Real Life

I happen to be reading two very different books right now for two different reasons. The first is Ray Johnston’s Jesus Called He wants his Church Back and the second is C. S. Lewis’ The Screwtape Letters. Both of these books strike at a very important thought, “What is the real world”.

Ray Johnston tells a story in his book about golfing with unchurched businessmen, he says, “I spoke last and gave my usual answer to spark a conversation: “I pastor a church for people who don’t like church.” Everyone laughed. One guy said, “Must be a big church! Let’s admit it, nobody wants to go to church!” To which I said, “It is, and you’re right.” He wasn’t being rude—he was just being real. We’re the ones who have disconnected from real people like him.” Johnston, Ray. Jesus Called – He Wants His Church Back: What Christians and the American Church are Missing (p. 53). Thomas Nelson. Kindle Edition.

Johnston’s comments had gotten me thinking when I re-encountered Lewis’ first letter from Screwtape to Wormwood in which he says, “Your business is to fix his attention on the stream. Teach him to call it “real life” and don’t let him ask what he means by “real”. Lewis, C. S.. The Screwtape Letters (Enhanced Special Illustrated Edition) (p. 2). HarperCollins. Kindle Edition.

Here’s what I saw, (and I do not mean to demean Johnston’s book because I am learning things from it) Johnston echoes so much of modern Christianity in looking at the world outside of the Church as somehow “the real world”. Lewis is right the devils are trying to convince us that the real world is the place of violence and greed we see everyday outside the walls of the Church. And we buy it; and we bring it into the Church, like so many children tracking mud onto mom’s freshly cleaned carpet. The carpet (the house) is where we are meant to live, and the state of cleanliness is how we are supposed to live. God means for us to wash ourselves completely clean and come in and enjoy the house (see Jesus’ words to Peter in John 13:1-17). Rather, it seems that we only kick off one particularly pesky glob of mud before walking into the room. This makes the carpet resemble a bad parody of the mud hole outside. Hence the confusion. We forget we are meant to live in a clean room and think the place more honestly muddy is our home. We look around at the others sharing the room with us and mumble, “At least out there people can see all of the mud covering them and aren’t so proud about one little clean spot.” We forget that for some little Pigpens that one clean spot may be the only one and one which took a great deal of time to achieve (let them celebrate the one as you patiently help them expand the cleanliness).

In Johnston’s defense what he appears to have meant is that it was nice to hear an honest word from someone outside the Church, but we cannot confuse the matter. God is the only real entity and we derive our existence from God. We become real only as we attach ourselves to God. If the Church is the family of God, then it is an entity which emulates God and becomes real through its connection with the Real. If we somewhat artificially clean up our shoes before walking into the Church, it is because we recognize that is how the real world operates and we do not want to spoil it. In fact, one might say we participate in a somewhat artificial cleaning simply to help make it real. We are trying to help become worthy of living in mother’s clean house.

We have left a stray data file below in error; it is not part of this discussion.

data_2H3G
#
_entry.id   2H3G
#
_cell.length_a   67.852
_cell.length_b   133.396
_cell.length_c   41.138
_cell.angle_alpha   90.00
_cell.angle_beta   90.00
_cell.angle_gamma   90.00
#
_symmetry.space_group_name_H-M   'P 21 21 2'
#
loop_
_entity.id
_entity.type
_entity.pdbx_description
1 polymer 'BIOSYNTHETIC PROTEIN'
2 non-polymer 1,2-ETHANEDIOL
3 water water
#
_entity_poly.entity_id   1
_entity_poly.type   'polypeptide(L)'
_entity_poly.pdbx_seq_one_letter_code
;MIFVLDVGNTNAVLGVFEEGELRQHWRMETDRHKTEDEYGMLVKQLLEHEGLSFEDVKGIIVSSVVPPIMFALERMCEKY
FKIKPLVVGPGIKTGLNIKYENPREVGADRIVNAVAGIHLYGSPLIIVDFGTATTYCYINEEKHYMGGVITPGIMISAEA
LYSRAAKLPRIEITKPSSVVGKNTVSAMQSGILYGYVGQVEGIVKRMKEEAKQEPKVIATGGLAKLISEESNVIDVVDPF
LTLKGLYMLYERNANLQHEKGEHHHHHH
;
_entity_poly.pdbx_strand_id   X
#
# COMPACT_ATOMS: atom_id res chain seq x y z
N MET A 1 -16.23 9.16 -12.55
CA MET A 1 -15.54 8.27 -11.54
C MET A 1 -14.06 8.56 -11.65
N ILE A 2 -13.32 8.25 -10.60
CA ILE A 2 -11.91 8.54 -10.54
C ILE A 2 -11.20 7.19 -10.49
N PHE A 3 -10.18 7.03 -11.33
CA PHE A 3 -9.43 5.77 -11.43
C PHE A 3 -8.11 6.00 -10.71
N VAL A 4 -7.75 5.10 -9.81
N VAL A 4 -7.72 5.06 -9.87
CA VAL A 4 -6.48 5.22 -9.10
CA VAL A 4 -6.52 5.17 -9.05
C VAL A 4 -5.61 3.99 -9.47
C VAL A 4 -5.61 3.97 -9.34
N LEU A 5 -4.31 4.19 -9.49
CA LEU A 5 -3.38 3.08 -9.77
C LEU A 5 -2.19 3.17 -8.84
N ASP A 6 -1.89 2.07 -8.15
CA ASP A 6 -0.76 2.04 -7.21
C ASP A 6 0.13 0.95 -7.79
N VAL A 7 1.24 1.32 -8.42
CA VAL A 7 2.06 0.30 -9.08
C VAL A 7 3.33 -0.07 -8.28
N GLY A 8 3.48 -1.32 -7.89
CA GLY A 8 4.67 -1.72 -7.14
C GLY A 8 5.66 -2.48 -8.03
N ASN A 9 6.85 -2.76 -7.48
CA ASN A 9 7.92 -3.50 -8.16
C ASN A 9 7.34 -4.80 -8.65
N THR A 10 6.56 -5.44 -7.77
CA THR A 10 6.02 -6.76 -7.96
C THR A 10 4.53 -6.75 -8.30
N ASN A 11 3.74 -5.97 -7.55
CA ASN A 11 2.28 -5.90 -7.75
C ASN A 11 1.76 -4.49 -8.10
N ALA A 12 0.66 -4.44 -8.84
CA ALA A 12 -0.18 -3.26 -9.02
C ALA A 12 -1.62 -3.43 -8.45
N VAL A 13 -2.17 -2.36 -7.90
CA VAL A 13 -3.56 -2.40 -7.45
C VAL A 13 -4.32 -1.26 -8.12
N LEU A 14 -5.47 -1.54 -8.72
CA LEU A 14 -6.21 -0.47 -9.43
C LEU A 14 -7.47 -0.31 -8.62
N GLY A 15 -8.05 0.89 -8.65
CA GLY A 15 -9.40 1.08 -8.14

Lewis masterfully reveals this between the lines when the Screwtape talks about focusing on the no. 73 bus. That is “life”, at least as we understand it, and there is nothing greater or more real than that no. 73 bus. We focus on necessities like food, clothing, paying rent, relieving stress and suddenly our lives are more caught up in the 9 to 5 than in Church. People even in the Church are more worried about Monday than Sunday. Rather than focusing their attention on worship, rest, family, and true life (Sabbath), many focus on packing what they can into the 48 hours between Friday and Monday. We focus on the physical world around us and call it real without noticing that it derives its reality from following the path its creator laid out for it.

The New Testament sums all of this up in the phrase “eternal life” (see John 10:28-30 and a host of other verses). Jesus and the New Testament authors were saying that Jesus was bringing real life to earth. He was not simply talking about living forever (that may be a small part of it), he was telling us that through him the real world has truly entered into this space and that we can hear and now receive it.

Going back to Pastor Johnston’s illustration, his golf partner was being honest by stating his own understanding and that is refreshing because honesty itself part of reality. In that instant that man connected to reality through his honesty. In that instant he too wiped some mud from his shoes. What gives Christians a bad name is that so often we do not acknowledge what is going on within us. We are like little children who look at one small part of our shoes and pronounce them clean when they are in reality caked with mud in every place but that one spot. Or else, we do not show those around us how much God is helping us to clean our shoes and how if they will consent to sitting still a moment God will also wipe theirs.

If we in the Church continue to live like we are in the mud hole or continue to perpetuate the false notion that the mud hole is reality we are never going to see the eternal life God has in store for us. We must honestly strive to live out the real lives Christ has planned for us and honestly help others to do the same.

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